Site-Specific Modification of Virus-Like Particles for Cancer Drug Delivery
Common cancer therapies, such as chemotherapy, have harsh side effects because they damage both healthy and cancerous cells. Therapies that deliver drugs directly to cancer cells eliminate this issue. Protein nanocages, coupled with cancer targeting ligands, are attractive drug delivery vessels due to their biocompatibility and reduced toxicity. One such protein nanocage is the MS2 bacteriophage Virus Like Particle (VLP) coat protein. This 27 nm diameter protein shell has shown promise for delivery applications due to its thermostability and high modifiability. To be used as a drug delivery system, MS2 must be loaded with a cancer therapy and modified on the exterior with a cancer cell targeting ligand. One promising cancer therapy is Cyclic Dinucleotides (CDNs). When delivered to a cell, CDNs activate the STING pathway, which signals the immune system to destroy that cell. In my project, I will be modifying the MS2 coat protein with CDNs on the interior and cancer cell targeting ligands on the exterior. I will then assess its viability in drug delivery through cell binding studies.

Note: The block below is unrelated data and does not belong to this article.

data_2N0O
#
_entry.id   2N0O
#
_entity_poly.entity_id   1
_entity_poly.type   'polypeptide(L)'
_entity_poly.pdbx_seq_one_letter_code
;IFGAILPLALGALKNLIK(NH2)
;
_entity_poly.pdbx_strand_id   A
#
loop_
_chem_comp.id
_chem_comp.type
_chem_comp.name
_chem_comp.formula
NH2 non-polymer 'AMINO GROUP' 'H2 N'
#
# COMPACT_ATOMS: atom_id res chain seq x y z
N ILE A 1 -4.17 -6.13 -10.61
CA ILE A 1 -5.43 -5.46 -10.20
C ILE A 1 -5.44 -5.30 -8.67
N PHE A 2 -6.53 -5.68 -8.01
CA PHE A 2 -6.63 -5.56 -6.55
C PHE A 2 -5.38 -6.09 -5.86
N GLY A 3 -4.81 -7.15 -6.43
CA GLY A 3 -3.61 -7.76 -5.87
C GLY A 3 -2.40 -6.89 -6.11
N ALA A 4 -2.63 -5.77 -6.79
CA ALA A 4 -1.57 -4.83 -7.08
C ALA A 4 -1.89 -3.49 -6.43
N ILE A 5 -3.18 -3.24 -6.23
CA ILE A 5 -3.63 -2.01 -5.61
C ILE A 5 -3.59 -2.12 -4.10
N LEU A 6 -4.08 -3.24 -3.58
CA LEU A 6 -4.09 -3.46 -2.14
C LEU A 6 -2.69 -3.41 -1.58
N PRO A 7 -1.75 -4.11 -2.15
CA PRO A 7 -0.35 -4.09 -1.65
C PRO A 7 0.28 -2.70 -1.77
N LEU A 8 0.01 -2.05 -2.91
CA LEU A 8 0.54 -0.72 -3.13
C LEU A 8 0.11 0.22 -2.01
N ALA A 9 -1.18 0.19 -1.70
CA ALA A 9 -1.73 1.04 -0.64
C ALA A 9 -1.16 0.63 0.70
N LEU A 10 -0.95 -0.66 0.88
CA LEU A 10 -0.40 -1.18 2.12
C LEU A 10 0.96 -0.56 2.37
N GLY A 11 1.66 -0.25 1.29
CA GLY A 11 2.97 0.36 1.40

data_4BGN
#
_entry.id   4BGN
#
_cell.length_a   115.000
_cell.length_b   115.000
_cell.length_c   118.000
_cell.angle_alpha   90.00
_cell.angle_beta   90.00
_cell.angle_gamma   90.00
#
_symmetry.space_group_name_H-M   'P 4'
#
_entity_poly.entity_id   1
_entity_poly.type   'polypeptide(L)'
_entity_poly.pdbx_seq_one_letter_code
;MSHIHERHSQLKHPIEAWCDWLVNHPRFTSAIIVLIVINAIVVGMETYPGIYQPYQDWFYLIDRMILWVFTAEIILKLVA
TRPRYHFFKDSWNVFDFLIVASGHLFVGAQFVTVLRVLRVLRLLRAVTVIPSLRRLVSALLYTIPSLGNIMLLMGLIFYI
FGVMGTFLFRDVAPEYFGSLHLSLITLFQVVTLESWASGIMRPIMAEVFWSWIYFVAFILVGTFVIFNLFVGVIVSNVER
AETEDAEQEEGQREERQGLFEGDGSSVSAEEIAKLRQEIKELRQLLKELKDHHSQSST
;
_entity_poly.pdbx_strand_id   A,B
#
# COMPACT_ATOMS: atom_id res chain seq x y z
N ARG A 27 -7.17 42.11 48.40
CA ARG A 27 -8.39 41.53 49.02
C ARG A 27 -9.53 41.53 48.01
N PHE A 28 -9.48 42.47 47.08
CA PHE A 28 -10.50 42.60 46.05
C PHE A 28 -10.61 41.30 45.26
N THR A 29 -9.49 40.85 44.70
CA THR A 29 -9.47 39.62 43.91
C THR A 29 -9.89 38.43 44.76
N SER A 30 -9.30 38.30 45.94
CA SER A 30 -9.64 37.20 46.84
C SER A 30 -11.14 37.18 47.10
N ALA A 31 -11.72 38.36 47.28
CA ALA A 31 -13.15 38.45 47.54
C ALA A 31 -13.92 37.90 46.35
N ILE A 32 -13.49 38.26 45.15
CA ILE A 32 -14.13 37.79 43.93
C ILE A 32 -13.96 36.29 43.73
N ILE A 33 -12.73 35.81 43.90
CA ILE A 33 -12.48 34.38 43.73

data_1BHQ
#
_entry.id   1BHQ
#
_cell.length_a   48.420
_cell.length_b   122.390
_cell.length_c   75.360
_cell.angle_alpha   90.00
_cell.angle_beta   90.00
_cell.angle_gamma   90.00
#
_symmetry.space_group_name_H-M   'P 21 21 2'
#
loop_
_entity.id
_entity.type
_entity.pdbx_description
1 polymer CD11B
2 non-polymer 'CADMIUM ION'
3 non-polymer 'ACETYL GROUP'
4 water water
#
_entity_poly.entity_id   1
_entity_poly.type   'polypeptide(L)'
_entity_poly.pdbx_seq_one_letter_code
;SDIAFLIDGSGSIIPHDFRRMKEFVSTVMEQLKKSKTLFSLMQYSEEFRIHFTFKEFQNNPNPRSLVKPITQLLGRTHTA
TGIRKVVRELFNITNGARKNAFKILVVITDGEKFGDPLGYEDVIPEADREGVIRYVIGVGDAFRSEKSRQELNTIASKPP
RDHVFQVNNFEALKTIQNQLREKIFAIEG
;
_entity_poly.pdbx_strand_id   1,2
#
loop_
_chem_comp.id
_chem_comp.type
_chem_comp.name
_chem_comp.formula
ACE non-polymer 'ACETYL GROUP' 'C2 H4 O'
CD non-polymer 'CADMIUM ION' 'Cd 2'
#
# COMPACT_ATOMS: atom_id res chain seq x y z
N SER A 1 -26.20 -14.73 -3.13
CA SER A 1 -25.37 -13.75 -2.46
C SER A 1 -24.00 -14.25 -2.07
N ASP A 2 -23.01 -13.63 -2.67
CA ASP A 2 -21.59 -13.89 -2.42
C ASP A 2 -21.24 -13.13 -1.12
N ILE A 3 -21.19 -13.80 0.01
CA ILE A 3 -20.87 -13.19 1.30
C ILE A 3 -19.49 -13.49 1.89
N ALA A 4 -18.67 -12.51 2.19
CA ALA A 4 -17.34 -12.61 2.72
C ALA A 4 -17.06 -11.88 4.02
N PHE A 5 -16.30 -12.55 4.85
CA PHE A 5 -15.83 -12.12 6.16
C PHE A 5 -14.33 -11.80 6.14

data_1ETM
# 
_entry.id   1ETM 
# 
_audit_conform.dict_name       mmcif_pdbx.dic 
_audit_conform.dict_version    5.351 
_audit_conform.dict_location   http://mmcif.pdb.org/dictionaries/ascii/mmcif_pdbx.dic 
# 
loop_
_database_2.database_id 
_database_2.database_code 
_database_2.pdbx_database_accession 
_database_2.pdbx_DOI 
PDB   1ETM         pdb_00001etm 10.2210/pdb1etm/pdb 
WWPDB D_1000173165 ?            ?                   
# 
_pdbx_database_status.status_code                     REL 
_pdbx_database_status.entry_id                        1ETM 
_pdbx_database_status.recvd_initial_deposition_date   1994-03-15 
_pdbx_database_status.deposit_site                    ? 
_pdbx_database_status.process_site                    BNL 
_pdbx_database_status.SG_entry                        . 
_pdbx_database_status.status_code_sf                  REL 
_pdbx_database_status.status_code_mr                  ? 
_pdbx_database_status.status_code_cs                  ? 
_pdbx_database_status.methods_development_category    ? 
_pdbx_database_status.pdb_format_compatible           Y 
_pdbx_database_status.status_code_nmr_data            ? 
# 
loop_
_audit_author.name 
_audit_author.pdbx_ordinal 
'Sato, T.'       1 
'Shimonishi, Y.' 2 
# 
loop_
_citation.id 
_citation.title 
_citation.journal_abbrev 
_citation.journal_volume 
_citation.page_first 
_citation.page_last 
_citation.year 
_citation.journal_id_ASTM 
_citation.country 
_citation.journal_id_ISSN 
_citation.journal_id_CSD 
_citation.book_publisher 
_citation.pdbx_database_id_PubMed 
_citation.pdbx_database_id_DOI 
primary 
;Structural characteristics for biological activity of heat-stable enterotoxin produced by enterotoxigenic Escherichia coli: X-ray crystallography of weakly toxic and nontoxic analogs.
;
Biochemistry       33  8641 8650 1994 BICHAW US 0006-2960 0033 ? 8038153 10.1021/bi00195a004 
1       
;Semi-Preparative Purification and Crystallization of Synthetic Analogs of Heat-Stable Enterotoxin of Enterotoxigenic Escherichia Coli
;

Message to Sponsor
- Major: Chemical Biology
- Sponsor: Rose Hills Experience
- Mentor: Matthew Francis